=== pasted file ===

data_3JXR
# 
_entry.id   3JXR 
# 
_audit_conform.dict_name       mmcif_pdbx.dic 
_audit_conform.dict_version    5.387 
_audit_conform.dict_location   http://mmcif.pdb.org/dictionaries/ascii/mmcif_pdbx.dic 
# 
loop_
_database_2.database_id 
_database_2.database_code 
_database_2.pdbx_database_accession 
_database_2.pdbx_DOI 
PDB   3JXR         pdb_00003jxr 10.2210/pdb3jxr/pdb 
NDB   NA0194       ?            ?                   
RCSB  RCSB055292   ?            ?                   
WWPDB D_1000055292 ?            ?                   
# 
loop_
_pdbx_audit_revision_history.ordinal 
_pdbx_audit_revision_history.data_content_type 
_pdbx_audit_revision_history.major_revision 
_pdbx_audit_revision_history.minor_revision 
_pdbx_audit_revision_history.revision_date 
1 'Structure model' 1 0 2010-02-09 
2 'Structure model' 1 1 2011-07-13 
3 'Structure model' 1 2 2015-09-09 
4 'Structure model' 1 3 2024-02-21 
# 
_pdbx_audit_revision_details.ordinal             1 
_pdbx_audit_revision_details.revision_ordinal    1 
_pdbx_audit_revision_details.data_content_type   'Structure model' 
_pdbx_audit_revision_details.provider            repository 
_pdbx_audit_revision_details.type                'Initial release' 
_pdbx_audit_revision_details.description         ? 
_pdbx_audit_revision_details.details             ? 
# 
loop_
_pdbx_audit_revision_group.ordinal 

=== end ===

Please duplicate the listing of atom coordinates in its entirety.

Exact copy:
data_3JXR
# 
_entry.id   3JXR 
# 
_audit_conform.dict_name       mmcif_pdbx.dic 
_audit_conform.dict_version    5.387 
_audit_conform.dict_location   http://mmcif.pdb.org/dictionaries/ascii/mmcif_pdbx.dic 
# 
loop_
_database_2.database_id 
_database_2.database_code 
_database_2.pdbx_database_accession 
_database_2.pdbx_DOI 
PDB   3JXR         pdb_00003jxr 10.2210/pdb3jxr/pdb 
NDB   NA0194       ?            ?                   
RCSB  RCSB055292   ?            ?                   
WWPDB D_1000055292 ?            ?                   
# 
loop_
_pdbx_audit_revision_history.ordinal 
_pdbx_audit_revision_history.data_content_type 
_pdbx_audit_revision_history.major_revision 
_pdbx_audit_revision_history.minor_revision 
_pdbx_audit_revision_history.revision_date 
1 'Structure model' 1 0 2010-02-09 
2 'Structure model' 1 1 2011-07-13 
3 'Structure model' 1 2 2015-09-09 
4 'Structure model' 1 3 2024-02-21 
# 
_pdbx_audit_revision_details.ordinal             1 
_pdbx_audit_revision_details.revision_ordinal    1 
_pdbx_audit_revision_details.data_content_type   'Structure model' 
_pdbx_audit_revision_details.provider            repository 
_pdbx_audit_revision_details.type                'Initial release' 
_pdbx_audit_revision_details.description         ? 
_pdbx_audit_revision_details.details             ? 
# 
loop_
_pdbx_audit_revision_group.ordinal 